Ottawa's Smoking Ban makes impact on Gatineau's bar scence

The City of Gatineau is once again forced to react after the Ottawa city council approved a motion, 21-2, to ban smoking in bar and restaurant patios. Beaches, playgrounds and parks among other locations will also become smoke-free after Canada Day.

“It is only a matter of time before a similar law is ushered into Gatineau’s City Hall,” said Éric Gaudreault, owner of Le Troquet – Bar and Bistro, which has two patios.

This seems like a déjà-vu for bars and restaurants owners in Gatineau, specifically for bars in le Vieux-Hull. On August 1, 2001 the City of Ottawa’s Smoke-Free Public Places and Workplaces Bylaws prohibited smoking inside bars and restaurants and in all workplaces and enclosed spaces open to the public. Yet, smoke still filled the air in bars and restaurants across the river, until May 2006. “It’s been there done that,” admitted Éric Gaudreault, referring to the 2001 anti-tobacco laws in Ottawa.

“There will definitely be an impact, more people will come to Hull,” admitted Gaudreault, “but it will not create line-ups or anything like that,” when asked if more people will end up in old Hull to light up. Frank Oliva, who worked as a bartender in Ottawa for over 5 years, agrees with Gaudreault. “People from Ottawa will definitely cross the river, especially on sunny days,” said Oliva, who worked at the DiESEL nightclub and the Earl of Sussex, which boasts one of the biggest patios in the ByWard Market.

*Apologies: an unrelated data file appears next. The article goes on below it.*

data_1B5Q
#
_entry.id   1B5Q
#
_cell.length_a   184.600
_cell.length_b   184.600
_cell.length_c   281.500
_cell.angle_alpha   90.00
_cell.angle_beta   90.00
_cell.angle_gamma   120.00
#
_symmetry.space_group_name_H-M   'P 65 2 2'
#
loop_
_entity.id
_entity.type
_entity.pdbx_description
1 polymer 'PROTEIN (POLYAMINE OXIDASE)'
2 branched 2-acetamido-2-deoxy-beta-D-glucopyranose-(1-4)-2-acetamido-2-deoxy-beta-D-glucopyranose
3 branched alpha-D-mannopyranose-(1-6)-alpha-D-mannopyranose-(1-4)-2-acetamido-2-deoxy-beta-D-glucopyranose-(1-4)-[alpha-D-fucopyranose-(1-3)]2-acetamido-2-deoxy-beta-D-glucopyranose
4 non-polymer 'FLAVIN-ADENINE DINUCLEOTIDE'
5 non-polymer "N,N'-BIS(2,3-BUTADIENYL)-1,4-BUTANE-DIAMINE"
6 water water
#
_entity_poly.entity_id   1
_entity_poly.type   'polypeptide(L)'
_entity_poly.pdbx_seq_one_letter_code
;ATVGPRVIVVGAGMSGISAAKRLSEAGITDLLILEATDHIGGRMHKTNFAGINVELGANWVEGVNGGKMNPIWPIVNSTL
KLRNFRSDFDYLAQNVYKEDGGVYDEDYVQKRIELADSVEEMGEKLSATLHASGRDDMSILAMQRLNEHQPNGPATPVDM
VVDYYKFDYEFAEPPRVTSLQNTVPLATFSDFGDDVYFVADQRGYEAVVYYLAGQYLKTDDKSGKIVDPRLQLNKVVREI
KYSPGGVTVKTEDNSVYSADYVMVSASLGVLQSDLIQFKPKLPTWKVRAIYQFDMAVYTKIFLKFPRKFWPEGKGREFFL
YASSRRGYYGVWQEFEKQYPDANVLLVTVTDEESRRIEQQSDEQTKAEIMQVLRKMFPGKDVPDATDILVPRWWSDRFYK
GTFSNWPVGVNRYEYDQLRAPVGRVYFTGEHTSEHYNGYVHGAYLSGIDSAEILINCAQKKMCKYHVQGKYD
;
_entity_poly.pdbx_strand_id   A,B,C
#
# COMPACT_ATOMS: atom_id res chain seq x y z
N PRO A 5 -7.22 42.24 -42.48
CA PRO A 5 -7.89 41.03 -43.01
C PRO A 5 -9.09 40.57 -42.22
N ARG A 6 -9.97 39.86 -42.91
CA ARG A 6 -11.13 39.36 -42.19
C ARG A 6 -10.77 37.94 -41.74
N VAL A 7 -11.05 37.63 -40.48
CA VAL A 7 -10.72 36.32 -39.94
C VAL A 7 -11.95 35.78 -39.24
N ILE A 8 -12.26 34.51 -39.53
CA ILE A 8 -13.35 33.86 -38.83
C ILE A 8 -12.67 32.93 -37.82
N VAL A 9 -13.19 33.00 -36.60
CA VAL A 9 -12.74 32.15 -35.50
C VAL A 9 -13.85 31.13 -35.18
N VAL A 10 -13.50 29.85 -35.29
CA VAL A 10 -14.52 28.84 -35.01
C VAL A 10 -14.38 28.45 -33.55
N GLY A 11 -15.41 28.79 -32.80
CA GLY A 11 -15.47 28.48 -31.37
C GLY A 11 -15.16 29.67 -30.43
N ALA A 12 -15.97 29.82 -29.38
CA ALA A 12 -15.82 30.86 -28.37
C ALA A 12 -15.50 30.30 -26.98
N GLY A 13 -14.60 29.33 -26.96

While the number of smokers may rise in bars and restaurants in Hull during the summer days, Gaudreault isn’t getting too anxious. “I won’t be taking measures to prepare ourselves for having more clients,” said the owner of the Le Troquet. However, he does worry about a related problem. “A younger crowd does make its way here and hopefully they won’t be too much trouble on the patios,” added Gaudreault.

As for Oliva, he worries there will be too much smoke in the air, literally. “I think a majority of the people going to Hull will be smokers and it might make the patios too saturated with smoke,” said Oliva. “A few smokers on the patios aren’t a problem, but when there are a lot of smokers it gets unpleasant,” added Oliva.

In 2003, following Ottawa’s example, Gatineau had asked the Government of Québec to ban smoking in public places. With Gatineau city councillor Pierre Philion fighting to stop smoking on patios in Gatineau, it will not be surprising if they make a similar request. “Ottawa is usually the first to take decisions like this and if the law works why wouldn’t Gatineau follow suit?” said Oliva. The City of Gatineau will not be able to enforce similar laws until the province grants them permission since the public health is in the hands of the provincial government.

If a similar law passes in Québec, smokers might just transform their apartment and patios into smoking lounges and invite their friends over. “Due to the social aspect, I think people will always go out to bars,” said Oliva. “However, big smokers, those who don’t just smoke socially, might be tempted to stay home.” If you plan on turning your living space in a smoking lounge don’t be shocked to see your face become Jackie Child’s case.

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